Thursday, March 8, 2012

School For Spiritual Science

Dear Friends,
In recent years there has been much focus on the question of research within the Anthroposophical Society. This has naturally led us to conversations about the School for Spiritual Science, the First Class and its task.  This in turn has had the happy result of making the School more visible to everyone, of removing what some experienced as a veil of mystery from it.

Concurrently the theme of the General Anthroposophical Section, often referred to as the Universally Human Section, has emerged as a foundational piece and with this the awareness of a need to bring still more clarity to other aspects of the School for Spiritual Science, namely the different Sections within in the School, the North American Collegium and developing section work in Canada.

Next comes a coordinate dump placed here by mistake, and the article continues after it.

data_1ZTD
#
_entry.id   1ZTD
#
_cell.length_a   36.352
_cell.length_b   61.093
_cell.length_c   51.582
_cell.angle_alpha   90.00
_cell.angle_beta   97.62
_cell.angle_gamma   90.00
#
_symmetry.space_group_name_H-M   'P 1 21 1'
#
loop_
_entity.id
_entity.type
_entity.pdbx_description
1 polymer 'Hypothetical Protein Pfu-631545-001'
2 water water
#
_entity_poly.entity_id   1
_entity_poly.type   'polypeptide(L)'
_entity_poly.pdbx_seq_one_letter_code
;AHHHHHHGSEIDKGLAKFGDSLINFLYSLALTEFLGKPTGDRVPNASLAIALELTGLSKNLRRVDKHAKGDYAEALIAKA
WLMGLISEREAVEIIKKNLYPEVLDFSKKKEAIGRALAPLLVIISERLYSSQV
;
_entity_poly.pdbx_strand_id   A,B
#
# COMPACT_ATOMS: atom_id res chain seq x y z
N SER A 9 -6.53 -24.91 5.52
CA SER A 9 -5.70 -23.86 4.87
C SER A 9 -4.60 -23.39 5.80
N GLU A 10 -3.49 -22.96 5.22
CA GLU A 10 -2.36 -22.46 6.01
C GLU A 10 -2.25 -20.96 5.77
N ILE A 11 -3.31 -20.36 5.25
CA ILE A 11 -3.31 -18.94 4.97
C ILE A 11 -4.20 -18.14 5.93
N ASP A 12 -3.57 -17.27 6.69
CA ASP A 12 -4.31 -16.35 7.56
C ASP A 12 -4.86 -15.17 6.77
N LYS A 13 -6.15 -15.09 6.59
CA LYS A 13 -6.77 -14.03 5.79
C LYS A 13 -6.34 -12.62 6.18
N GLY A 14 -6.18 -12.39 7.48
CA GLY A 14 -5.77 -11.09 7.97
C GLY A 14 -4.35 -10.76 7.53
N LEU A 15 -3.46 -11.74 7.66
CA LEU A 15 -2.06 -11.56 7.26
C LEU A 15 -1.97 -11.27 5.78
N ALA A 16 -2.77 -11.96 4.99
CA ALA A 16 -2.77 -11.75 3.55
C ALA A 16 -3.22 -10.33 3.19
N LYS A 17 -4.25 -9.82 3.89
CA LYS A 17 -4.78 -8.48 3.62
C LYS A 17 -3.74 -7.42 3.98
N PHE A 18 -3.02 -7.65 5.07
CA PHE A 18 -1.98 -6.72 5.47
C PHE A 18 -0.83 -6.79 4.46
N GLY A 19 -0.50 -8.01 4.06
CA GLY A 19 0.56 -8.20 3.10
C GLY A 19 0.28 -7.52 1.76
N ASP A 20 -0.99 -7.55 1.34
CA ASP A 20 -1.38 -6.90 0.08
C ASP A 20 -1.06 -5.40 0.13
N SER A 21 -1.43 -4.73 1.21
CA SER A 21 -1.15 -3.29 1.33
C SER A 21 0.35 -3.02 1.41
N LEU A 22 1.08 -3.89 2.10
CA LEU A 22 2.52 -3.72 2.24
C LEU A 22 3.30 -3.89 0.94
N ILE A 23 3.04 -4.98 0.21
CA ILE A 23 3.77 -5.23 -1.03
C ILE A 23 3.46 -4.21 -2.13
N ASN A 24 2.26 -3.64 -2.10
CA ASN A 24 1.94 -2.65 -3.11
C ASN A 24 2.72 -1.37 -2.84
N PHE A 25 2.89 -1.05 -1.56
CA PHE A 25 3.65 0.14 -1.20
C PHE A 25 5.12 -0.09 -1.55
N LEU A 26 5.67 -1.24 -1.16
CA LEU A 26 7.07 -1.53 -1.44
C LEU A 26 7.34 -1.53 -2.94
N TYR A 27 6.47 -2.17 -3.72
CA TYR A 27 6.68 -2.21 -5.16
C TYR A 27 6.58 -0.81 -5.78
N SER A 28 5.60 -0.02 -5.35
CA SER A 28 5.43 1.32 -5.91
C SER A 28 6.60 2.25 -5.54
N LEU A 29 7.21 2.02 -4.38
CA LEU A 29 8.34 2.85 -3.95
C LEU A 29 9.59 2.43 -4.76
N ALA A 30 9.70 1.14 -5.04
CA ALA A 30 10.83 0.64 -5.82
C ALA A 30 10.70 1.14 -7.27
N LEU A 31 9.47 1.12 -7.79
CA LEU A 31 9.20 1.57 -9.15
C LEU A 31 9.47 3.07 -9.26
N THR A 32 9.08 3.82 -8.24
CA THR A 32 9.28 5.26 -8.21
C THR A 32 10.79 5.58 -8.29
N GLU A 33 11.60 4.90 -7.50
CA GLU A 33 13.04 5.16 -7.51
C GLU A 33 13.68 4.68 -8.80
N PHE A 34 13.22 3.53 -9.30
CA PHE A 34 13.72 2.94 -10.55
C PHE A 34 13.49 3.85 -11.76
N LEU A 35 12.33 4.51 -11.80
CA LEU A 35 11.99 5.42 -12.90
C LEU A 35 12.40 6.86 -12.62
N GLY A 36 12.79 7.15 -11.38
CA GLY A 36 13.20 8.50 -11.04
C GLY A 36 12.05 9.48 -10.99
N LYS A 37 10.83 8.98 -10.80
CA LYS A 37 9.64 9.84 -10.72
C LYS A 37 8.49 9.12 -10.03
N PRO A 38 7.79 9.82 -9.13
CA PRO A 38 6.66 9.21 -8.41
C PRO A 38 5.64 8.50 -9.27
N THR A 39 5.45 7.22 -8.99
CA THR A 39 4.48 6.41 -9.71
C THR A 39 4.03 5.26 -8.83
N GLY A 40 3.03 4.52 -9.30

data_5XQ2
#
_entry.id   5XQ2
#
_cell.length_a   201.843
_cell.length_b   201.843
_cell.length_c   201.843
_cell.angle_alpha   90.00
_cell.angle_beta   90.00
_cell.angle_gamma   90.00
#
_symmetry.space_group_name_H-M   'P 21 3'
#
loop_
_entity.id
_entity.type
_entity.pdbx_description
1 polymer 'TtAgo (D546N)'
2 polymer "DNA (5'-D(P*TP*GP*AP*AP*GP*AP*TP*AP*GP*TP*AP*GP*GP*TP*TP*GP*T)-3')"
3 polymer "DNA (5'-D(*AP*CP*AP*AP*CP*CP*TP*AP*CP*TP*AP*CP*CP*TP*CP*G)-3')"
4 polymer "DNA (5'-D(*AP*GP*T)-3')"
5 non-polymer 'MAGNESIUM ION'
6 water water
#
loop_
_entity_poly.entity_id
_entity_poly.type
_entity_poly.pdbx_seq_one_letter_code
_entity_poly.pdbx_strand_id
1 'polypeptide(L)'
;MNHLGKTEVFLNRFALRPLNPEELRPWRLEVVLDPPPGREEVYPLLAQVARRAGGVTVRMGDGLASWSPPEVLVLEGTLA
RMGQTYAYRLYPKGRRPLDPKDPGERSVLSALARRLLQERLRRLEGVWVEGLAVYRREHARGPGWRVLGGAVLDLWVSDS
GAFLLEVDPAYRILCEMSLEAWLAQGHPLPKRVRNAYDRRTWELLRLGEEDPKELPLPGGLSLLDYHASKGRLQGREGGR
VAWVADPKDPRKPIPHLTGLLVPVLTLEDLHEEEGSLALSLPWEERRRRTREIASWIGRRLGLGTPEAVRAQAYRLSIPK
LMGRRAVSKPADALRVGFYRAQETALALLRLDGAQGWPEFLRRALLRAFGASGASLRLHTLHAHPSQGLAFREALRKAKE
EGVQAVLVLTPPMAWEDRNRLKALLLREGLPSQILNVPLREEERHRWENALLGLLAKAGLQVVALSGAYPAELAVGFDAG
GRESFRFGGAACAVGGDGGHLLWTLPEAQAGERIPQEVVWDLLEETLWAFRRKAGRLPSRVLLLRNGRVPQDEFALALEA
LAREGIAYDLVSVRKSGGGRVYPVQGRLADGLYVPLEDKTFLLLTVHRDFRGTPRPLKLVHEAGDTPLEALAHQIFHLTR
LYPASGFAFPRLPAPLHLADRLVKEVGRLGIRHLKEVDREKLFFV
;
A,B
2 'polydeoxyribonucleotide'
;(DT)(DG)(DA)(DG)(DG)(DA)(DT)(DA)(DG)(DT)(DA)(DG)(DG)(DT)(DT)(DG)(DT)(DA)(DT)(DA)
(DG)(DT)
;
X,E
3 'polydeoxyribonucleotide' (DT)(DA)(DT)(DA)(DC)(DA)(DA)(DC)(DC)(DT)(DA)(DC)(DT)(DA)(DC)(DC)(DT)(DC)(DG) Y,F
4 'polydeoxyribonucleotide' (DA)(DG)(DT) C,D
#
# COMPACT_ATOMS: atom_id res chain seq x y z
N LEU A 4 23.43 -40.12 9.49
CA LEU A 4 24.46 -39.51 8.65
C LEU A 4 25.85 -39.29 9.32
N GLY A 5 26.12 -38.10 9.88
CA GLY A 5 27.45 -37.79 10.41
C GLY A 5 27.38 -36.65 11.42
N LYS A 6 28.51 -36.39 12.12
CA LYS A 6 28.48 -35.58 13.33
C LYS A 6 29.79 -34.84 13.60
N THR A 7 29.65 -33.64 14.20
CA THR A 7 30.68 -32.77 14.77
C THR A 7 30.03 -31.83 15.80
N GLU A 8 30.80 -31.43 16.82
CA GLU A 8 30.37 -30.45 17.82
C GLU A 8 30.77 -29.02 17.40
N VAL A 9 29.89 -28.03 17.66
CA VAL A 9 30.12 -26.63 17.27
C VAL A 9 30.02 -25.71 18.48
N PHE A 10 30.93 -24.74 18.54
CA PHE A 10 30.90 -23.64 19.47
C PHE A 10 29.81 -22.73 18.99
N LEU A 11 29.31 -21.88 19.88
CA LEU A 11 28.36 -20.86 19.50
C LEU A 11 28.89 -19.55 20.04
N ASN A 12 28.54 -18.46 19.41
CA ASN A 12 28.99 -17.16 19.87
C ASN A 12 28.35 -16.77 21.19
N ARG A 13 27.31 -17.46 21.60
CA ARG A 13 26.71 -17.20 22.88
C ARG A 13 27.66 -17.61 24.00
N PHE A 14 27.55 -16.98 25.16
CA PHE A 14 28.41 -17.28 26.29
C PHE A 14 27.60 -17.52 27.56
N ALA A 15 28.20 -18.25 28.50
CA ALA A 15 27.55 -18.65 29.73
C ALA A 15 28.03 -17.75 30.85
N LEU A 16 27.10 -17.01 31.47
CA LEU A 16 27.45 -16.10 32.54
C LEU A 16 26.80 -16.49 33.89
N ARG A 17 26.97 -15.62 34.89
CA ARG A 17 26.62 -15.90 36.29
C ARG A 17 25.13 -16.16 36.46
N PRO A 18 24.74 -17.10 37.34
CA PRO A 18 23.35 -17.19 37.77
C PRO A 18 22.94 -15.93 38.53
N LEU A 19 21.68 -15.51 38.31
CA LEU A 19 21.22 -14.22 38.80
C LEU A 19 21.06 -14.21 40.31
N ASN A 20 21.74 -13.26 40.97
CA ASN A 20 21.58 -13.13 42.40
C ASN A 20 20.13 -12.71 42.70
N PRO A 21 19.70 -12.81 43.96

In an effort to make the Sections more visible to the members here in Canada, I will identify them and list the Section Representatives in North America, together with their contact information.  But first, as it has been pointed out to me that not everyone is aware that there are representatives of Sections in North America as well as in Dornach, I feel that a brief history of the Sections and Collegium and its relationship to the Executive Council and Section leaders in Dornach may be of help.

In 1981 at a conference held in Spring Valley, New York, where all but one member of the Vorstand (Executive Council) was present, Manfred Schmidt-Brabant announced that the assembled Vorstand envisioned an eventual Goetheanum in the West. He also spoke of one in the East, perhaps Japan, where they had recently visited.